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Social Voyeurism

The lens, the eye and the view: a never-shifting gaze

Social Voyeurism
Social Voyeurism
Fallen Angels
By John Frederick By Thomas Kelly
Roli Books/Lustre Press Pages: 168; Rs 895

Despite homilies to the contrary, one does judge a book by its cover. Fallen Angels, an expensively-produced photo-book on the sex workers of South Asia, has a warm-toned seductive image of a Nepali sex worker printed in high gloss.
The woman’s body is offered, both to the gaze of the reader and her client. He, of course, is invisible, just a disembodied hand unbuttoning her red blouse...

This is only the first of the many contradictions which mar this attempt to explore the complex terrain of commercial sexual exploitation of children and adults in South Asia.

Titillating cover firmly in place, publishers Roli Books declare that the book will not be put on the market: “We want it to reach only those who can help and protect these children and adults already living dangerously.” The book, however, can be seen prominently displayed at Bahrisons, Khan Market, in Delhi.

Further, the authors who claim to challenge the stereotypes of ‘whore’, ‘victim’ and ‘fallen woman’, name the large number of diverse individuals—women, children, boys, transvestites—‘fallen angels’. Thankfully, this self-righteousness does not obscure the strength, pragmatism and humour with which sex workers in the subcontinent survive histories of trauma and abuse.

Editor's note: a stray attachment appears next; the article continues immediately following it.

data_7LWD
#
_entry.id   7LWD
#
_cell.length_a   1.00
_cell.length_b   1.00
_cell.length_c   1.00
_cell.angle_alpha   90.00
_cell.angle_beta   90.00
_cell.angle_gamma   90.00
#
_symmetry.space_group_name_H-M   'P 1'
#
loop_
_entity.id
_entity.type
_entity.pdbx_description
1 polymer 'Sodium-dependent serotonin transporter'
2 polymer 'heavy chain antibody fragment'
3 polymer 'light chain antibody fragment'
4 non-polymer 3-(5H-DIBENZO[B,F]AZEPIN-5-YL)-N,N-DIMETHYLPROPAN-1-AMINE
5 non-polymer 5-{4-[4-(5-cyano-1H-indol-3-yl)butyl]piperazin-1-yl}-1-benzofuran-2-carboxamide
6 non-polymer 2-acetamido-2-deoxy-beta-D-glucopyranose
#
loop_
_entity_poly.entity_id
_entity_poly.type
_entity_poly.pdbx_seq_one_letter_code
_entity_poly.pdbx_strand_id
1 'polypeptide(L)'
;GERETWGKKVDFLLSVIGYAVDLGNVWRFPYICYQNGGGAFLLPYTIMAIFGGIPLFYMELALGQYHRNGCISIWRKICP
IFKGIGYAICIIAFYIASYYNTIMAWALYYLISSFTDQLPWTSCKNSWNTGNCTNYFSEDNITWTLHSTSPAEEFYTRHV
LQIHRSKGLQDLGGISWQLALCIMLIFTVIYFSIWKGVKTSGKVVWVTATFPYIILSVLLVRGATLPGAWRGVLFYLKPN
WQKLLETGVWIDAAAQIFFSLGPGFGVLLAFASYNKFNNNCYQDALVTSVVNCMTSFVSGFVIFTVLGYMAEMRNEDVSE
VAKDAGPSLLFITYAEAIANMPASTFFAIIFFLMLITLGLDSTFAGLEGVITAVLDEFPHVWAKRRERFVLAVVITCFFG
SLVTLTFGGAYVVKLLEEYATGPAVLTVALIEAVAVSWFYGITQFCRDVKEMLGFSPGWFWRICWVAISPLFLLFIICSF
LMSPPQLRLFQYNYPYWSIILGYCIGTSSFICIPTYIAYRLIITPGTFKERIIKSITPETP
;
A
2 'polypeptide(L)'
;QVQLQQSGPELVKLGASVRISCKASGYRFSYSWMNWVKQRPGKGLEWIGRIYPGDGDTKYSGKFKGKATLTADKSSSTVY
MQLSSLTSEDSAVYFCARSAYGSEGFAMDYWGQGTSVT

Many of the photographs and personal narratives do represent these lives and struggles with sympathy and sensitivity. But a large number of photos have been shot from concealed positions, without the awareness/agreement of the protagonists. This is especially true of the images of children. This sort of photographic practice is often justified as being in the service of exposing social evil. Just as the preface pre-empts possible criticism in the name of raising awareness.

Perhaps one should keep faith, and hope that the wealthy urban consumer of coffee-table books will turn out to be an advocate for the human rights of sex workers.

Perhaps the desire to see that red blouse fully unbuttoned will not arise in that man loitering outside Bahri’s.

Perhaps socially responsible voyeurism has found new sources of funding in the Bill Gates Foundation.

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